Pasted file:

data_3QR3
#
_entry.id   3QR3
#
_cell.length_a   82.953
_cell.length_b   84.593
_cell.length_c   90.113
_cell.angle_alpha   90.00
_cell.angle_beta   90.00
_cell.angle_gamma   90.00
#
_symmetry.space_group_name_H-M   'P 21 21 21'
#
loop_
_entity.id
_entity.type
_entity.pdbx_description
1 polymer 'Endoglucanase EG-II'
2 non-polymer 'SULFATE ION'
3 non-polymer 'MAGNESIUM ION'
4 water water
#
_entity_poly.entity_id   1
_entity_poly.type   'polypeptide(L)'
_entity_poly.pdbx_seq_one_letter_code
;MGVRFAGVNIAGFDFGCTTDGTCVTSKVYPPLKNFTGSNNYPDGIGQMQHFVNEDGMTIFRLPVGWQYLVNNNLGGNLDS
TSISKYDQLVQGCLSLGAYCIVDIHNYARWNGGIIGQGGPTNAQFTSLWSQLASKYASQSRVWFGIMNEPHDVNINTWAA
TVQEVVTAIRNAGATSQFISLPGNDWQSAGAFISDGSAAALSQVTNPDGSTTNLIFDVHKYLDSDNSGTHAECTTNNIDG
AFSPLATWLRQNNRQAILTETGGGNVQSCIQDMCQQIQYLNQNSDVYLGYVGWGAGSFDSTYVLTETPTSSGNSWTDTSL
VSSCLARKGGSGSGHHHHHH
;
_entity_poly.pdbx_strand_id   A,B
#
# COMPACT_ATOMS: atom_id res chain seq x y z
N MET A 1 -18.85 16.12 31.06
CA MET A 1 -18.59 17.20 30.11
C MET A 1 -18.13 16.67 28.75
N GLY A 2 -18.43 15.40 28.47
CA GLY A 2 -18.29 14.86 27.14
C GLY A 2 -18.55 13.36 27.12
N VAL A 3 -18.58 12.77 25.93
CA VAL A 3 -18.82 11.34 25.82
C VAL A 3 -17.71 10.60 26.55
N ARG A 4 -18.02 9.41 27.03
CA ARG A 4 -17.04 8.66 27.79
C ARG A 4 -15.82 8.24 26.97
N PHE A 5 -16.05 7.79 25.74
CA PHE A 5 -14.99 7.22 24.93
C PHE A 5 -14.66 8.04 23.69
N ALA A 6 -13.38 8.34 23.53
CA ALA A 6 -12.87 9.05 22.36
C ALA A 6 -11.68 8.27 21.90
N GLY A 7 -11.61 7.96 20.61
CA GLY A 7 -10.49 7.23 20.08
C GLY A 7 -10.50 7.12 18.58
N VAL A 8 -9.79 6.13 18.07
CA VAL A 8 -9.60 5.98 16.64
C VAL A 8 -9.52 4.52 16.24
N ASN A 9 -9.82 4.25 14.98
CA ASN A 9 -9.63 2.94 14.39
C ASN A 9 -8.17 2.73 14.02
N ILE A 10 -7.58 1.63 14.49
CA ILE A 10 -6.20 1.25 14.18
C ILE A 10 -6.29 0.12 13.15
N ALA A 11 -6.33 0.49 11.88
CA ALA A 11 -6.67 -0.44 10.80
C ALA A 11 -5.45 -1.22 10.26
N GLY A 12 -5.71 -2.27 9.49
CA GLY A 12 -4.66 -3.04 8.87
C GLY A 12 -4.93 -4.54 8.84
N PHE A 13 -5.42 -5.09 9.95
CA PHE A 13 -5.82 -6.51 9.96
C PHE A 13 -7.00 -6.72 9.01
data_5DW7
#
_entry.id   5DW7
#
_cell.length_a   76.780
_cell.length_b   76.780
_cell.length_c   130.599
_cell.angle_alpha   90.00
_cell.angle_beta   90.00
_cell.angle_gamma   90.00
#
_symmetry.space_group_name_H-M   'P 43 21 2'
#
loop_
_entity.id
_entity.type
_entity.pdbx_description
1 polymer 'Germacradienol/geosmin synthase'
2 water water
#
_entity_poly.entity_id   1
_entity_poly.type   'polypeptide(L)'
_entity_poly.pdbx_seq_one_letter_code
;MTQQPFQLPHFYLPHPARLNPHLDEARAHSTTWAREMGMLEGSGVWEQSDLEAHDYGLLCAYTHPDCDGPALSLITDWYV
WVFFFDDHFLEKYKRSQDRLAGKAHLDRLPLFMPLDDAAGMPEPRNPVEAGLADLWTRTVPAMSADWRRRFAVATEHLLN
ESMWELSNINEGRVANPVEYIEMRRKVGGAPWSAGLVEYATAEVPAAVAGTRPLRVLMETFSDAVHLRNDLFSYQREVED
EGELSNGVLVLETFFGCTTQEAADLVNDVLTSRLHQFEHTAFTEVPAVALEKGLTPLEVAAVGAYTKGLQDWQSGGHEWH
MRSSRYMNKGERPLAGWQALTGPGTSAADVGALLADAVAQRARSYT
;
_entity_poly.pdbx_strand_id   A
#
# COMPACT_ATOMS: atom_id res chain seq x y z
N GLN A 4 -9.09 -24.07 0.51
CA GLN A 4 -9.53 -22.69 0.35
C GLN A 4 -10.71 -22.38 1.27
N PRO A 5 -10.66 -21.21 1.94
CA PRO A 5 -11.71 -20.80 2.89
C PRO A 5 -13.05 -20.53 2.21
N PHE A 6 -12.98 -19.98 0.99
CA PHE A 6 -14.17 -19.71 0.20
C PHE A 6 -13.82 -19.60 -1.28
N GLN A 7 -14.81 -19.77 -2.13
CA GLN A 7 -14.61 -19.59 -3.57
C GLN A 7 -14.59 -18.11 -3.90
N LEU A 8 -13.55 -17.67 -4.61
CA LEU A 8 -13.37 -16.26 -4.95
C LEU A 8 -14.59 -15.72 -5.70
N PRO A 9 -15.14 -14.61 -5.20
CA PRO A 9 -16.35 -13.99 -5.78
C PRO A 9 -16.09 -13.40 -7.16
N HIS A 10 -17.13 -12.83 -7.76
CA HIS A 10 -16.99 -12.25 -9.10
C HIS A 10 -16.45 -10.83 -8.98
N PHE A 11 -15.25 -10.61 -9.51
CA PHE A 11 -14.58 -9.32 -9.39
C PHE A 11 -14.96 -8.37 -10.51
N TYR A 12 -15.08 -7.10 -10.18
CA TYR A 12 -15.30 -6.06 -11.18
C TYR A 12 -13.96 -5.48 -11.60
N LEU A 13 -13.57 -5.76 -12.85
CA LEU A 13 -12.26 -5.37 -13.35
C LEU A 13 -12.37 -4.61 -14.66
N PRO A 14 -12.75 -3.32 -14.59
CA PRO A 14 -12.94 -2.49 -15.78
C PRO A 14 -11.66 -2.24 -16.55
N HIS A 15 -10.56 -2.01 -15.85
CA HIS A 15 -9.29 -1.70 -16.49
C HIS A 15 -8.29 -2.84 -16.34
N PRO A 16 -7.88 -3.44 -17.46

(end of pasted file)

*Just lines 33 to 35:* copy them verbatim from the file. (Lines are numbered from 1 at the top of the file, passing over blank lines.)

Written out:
#
# COMPACT_ATOMS: atom_id res chain seq x y z
N MET A 1 -18.85 16.12 31.06